55. 55. Head E, Lott IT, Patterson D, Doran E, Haier RJ. Possible compensatory events in adult Down syndrome brain prior to the development of Alzheimer disease neuropathology: targets for nonpharmacological intervention. J Alzheimers Dis. 2007;11(1):61–76. pmid:17361036.
  56. 56. Du X, Pang TY. Is Dysregulation of the HPA-Axis a Core Pathophysiology Mediating Co-Morbid Depression in Neurodegenerative Diseases? Front Psychiatry. 2015;6:32. pmid:25806005.
  57. 57. Silverman MN, Sternberg EM. Glucocorticoid regulation of inflammation and its functional correlates: from HPA axis to glucocorticoid receptor dysfunction. Ann N Y Acad Sci. 2012;1261:55–63. pmid:22823394.
  58. 58. Arlt S, Demiralay C, Tharun B, Geisel O, Storm N, Eichenlaub M, et al. Genetic risk factors for depression in Alzheimer`s disease patients. Curr Alzheimer Res. 2013;10(1):72–81. pmid:23157339.
  59. 59. Lin JX, Leonard WJ. The role of Stat5a and Stat5b in signaling by IL-2 family cytokines. Oncogene. 2000;19(21):2566–76. pmid:10851055.
  60. 60. Moon RT, Bowerman B, Boutros M, Perrimon N. The promise and perils of Wnt signaling through beta-catenin. Science. 2002;296(5573):1644–6. pmid:12040179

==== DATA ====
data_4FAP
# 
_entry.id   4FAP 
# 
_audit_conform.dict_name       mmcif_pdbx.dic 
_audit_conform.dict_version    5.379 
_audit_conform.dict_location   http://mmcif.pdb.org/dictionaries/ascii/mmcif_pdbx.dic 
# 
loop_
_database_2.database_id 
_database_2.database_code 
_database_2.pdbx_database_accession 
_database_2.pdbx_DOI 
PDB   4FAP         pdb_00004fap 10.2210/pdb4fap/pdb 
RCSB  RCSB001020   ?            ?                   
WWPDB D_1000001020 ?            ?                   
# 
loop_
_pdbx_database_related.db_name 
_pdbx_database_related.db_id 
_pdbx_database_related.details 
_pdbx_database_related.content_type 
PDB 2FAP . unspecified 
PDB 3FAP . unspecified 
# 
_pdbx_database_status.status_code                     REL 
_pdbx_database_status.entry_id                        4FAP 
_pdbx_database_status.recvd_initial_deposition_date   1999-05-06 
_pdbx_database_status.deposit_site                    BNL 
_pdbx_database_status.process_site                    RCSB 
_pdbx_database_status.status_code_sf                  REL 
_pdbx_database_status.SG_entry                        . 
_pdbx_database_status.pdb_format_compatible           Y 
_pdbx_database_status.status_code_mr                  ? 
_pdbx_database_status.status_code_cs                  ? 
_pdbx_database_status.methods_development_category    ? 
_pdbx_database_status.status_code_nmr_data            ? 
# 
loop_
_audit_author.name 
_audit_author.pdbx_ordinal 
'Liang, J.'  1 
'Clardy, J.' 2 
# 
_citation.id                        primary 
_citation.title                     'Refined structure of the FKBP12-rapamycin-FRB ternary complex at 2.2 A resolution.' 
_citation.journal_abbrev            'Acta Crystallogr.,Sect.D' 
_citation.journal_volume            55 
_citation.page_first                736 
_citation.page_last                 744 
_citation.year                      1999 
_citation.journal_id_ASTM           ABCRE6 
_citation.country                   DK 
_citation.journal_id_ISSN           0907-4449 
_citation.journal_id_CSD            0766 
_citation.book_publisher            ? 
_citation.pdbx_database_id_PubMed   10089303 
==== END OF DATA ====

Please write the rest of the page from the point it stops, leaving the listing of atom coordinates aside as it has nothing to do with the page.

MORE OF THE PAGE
61. 61. Rapoport SI, Hatanpaa K, Brady DR, Chandrasekaran K. Brain energy metabolism, cognitive function and down-regulated oxidative phosphorylation in Alzheimer disease. Neurodegeneration. 1996;5(4):473–6. pmid:9117565.
  62. 62. Barron AM, Fuller SJ, Verdile G, Martins RN. Reproductive hormones modulate oxidative stress in Alzheimer’s disease. Antioxid Redox Signal. 2006;8(11–12):2047–59. pmid:17034349.
  63. 63. Schapira AH. Oxidative stress and mitochondrial dysfunction in neurodegeneration. Curr Opin Neurol. 1996;9(4):260–4. pmid:8858182.
  64. 64. Perry G, Nunomura A, Hirai K, Takeda A, Aliev G, Smith MA. Oxidative damage in Alzheimer’s disease: the metabolic dimension. Int J Dev Neurosci. 2000;18(4–5):417–21. Epub 2000/05/19. pmid:10817925
  65. 65. Nunomura A, Perry G, Aliev G, Hirai K, Takeda A, Balraj EK, et al. Oxidative damage is the earliest event in Alzheimer disease. J Neuropathol Exp Neurol. 2001;60(8):759–67. Epub 2001/08/07. pmid:11487050.
  66. 66. Perry G, Nunomura A, Hirai K, Zhu X, Perez M, Avila J, et al. Is oxidative damage the fundamental pathogenic mechanism of Alzheimer’s and other neurodegenerative diseases? Free Radic Biol Med. 2002;33(11):1475–9. Epub 2002/11/26. pmid:12446204